School Quality, Housing Prices, and the Changing Cost of Information
n this paper we investigate the relationship between school quality and information disclosure in
housing markets. When presented with the option of identifying their local public school in a
real estate listing, we find that sellers with homes assigned to higher-performing schools are
more likely to provide this information, an effect that is driven by sellers of large single-family
units. Further, we find that controlling for school quality, information disclosure has no
independent effect on housing prices for single-family homes, implying that buyers with a high
willingness-to-pay for school quality will seek out information on school quality on their own.
On the other hand, we find that sellers’ disclosures about schools have a large positive impact on
the sale price of small multi-family residential units in 2001-02, but the effect disappears by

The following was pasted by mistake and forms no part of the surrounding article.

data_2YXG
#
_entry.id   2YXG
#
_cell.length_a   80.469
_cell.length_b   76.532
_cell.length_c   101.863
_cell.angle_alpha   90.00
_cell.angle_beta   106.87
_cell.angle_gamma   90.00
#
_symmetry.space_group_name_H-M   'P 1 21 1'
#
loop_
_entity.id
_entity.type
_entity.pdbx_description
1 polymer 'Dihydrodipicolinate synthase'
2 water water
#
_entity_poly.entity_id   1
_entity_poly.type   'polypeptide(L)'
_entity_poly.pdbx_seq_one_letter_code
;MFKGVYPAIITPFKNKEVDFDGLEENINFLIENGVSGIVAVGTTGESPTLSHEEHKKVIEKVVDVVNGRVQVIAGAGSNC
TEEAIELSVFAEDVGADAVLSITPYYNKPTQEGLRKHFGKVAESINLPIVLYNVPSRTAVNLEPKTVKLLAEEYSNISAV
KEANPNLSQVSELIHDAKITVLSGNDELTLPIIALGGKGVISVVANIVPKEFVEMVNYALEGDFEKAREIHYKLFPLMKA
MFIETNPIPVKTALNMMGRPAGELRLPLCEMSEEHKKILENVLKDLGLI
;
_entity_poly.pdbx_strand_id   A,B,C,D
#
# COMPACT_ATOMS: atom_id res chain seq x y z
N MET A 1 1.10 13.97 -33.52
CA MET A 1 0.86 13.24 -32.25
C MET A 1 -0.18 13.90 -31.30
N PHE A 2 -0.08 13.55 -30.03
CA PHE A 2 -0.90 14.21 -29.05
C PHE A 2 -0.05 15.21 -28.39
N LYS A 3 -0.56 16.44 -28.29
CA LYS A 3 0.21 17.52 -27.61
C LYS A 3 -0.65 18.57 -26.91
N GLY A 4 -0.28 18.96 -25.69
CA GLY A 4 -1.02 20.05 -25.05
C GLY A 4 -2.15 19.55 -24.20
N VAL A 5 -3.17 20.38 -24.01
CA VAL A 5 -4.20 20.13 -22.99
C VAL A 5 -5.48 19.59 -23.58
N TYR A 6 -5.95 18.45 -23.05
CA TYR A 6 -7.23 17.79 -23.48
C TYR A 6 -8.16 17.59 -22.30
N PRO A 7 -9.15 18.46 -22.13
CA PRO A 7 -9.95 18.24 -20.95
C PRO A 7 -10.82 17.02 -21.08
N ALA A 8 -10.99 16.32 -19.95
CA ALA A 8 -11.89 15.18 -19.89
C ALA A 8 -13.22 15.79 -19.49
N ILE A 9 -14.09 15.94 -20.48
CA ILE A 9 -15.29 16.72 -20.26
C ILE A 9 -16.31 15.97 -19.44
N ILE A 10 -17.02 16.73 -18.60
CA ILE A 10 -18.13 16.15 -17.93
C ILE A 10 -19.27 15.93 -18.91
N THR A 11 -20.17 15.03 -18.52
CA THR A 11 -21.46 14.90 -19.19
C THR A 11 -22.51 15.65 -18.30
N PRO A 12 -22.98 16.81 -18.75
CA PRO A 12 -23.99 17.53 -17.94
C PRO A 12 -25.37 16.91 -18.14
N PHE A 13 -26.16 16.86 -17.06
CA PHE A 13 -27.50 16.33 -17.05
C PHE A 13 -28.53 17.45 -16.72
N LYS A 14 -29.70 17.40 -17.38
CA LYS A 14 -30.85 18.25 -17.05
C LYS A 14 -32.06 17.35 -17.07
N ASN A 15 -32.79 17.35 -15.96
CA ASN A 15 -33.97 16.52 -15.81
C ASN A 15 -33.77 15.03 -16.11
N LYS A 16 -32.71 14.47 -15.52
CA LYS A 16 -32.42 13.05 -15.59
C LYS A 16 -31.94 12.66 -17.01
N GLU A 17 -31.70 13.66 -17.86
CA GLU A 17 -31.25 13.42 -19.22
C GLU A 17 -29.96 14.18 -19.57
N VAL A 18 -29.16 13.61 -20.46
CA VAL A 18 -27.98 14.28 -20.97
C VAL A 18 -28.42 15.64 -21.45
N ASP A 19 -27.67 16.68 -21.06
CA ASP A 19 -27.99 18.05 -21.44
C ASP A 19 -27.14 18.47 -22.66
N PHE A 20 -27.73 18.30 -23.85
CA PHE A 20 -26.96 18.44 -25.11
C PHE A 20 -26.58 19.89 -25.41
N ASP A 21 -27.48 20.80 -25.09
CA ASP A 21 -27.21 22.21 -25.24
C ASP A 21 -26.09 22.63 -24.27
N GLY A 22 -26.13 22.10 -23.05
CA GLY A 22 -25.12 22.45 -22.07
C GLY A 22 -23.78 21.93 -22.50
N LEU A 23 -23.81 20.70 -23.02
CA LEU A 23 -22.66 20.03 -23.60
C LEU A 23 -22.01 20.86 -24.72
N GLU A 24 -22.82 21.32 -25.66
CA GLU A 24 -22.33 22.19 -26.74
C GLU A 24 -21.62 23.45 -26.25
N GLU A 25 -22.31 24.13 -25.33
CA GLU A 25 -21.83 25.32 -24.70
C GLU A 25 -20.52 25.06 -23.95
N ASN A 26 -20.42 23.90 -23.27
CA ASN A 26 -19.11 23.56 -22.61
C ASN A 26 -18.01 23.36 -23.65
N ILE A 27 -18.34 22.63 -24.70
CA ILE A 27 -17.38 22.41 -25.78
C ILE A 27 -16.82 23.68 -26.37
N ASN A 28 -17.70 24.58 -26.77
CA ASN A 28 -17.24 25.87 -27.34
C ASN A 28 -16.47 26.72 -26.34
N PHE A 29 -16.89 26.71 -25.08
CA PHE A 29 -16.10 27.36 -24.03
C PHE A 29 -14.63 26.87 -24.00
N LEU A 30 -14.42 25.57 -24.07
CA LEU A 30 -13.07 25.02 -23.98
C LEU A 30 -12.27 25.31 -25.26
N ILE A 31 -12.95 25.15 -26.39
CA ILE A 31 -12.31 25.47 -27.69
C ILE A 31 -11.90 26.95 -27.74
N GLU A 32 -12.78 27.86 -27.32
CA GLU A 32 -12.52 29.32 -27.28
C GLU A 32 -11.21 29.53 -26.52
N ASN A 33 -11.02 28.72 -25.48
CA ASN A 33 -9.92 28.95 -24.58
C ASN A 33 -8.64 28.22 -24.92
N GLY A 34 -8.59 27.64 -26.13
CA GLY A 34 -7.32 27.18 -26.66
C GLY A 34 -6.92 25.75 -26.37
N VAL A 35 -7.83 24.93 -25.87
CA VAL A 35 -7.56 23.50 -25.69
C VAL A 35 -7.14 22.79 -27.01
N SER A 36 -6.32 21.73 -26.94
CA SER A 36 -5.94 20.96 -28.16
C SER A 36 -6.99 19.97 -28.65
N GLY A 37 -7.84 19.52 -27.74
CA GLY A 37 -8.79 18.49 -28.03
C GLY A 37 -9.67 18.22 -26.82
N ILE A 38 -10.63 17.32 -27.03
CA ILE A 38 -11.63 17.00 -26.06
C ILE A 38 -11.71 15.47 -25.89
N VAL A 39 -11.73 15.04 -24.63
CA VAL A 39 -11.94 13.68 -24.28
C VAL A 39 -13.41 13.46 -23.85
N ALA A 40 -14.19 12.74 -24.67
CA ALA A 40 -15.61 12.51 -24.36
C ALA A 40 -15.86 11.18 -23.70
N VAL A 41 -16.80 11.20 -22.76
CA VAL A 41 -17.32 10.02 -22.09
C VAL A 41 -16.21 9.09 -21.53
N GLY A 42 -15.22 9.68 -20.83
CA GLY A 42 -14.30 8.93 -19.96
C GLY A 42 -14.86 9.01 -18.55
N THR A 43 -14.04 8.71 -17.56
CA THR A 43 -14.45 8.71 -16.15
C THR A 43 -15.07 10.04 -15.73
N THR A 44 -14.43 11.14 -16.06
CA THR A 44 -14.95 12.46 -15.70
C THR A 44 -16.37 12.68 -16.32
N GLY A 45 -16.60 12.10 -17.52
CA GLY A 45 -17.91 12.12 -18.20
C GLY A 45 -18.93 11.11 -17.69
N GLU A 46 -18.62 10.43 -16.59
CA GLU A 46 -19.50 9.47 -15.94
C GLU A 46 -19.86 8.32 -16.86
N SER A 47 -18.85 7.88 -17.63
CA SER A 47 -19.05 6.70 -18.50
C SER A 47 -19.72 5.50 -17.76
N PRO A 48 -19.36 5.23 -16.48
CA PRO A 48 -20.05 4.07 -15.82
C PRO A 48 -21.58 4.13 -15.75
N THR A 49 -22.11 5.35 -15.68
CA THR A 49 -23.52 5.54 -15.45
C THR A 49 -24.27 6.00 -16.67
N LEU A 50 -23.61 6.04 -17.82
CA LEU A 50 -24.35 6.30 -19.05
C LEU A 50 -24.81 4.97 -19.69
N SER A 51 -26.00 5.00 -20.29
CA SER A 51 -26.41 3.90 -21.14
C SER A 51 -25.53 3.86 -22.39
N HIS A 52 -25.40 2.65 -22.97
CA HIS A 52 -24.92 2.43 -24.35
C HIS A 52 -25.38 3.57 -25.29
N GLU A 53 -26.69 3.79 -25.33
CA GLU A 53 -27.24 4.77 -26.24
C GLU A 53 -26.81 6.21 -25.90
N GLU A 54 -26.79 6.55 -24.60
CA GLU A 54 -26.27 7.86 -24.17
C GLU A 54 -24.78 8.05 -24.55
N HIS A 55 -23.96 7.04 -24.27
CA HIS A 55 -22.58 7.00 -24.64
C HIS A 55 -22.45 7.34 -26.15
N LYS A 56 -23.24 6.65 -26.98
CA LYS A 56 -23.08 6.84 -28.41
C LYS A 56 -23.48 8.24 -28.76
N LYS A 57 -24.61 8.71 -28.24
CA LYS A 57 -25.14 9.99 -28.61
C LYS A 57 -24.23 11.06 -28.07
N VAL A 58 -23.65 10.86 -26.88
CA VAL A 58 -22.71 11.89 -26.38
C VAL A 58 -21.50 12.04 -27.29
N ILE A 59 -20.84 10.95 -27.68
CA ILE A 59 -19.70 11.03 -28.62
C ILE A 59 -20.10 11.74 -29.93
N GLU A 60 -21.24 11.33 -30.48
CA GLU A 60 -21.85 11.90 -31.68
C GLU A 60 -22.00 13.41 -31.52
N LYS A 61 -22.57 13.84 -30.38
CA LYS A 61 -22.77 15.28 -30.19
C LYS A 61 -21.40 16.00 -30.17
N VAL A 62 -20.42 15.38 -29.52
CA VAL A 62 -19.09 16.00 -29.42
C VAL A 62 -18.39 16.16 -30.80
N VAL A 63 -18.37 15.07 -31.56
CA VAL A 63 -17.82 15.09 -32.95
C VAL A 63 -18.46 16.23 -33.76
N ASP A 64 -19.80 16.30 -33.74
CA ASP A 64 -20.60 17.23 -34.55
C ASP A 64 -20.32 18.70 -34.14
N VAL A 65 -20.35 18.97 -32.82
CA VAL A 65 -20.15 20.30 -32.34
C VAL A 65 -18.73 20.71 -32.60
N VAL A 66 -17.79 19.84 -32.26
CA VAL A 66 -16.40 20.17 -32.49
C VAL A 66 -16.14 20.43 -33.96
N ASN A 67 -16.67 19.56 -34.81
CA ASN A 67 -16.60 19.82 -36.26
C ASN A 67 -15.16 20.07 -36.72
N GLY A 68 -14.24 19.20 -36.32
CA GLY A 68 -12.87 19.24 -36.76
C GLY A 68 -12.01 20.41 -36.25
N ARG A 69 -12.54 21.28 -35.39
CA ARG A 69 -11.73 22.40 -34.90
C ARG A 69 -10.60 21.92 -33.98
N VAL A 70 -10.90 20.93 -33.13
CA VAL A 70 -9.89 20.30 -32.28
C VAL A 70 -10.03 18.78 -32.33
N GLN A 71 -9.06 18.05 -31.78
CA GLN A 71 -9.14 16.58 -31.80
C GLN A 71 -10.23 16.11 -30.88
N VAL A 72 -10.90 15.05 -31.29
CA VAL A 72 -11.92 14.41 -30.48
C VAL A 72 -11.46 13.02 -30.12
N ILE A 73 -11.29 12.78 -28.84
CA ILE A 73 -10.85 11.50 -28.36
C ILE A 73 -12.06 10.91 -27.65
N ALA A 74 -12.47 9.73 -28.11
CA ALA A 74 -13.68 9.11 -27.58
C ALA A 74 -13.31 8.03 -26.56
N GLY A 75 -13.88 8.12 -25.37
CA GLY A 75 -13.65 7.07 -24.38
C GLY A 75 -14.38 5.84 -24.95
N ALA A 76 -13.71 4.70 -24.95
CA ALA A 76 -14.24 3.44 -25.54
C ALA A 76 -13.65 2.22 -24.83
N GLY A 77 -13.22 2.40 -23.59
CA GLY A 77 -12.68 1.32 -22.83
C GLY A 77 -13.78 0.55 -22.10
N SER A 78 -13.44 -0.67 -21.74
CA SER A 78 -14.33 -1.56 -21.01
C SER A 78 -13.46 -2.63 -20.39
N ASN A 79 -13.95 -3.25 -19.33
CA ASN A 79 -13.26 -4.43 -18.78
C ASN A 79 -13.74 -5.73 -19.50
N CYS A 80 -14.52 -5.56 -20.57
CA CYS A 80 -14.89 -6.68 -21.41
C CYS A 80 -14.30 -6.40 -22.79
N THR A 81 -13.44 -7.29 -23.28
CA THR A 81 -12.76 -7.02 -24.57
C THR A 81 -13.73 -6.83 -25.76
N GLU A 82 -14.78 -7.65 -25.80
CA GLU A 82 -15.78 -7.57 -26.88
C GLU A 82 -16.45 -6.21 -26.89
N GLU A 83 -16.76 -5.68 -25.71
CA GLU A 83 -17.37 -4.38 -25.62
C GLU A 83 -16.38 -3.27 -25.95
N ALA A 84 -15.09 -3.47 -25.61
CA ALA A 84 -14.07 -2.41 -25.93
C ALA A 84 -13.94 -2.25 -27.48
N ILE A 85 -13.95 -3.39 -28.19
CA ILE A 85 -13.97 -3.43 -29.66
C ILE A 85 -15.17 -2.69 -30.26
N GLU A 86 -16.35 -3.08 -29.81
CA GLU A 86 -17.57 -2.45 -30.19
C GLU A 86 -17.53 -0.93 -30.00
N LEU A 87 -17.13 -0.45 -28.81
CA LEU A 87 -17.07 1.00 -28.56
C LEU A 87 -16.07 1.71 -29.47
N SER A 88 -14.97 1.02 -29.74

2006-07. Presumably, the increasing ubiquity of the Internet and the availability of new data
under No Child Left Behind dramatically reduced the cost of gathering information on school
quality over this period. Taken together the results reveal substantial heterogeneity in buyers’
willingness-to-pay for information on school quality, they support the findings of the education
literature on the importance of school quality in housing markets, and they confirm the
“unraveling” theory of information disclosure found in other markets.
Will post to SSRN soon.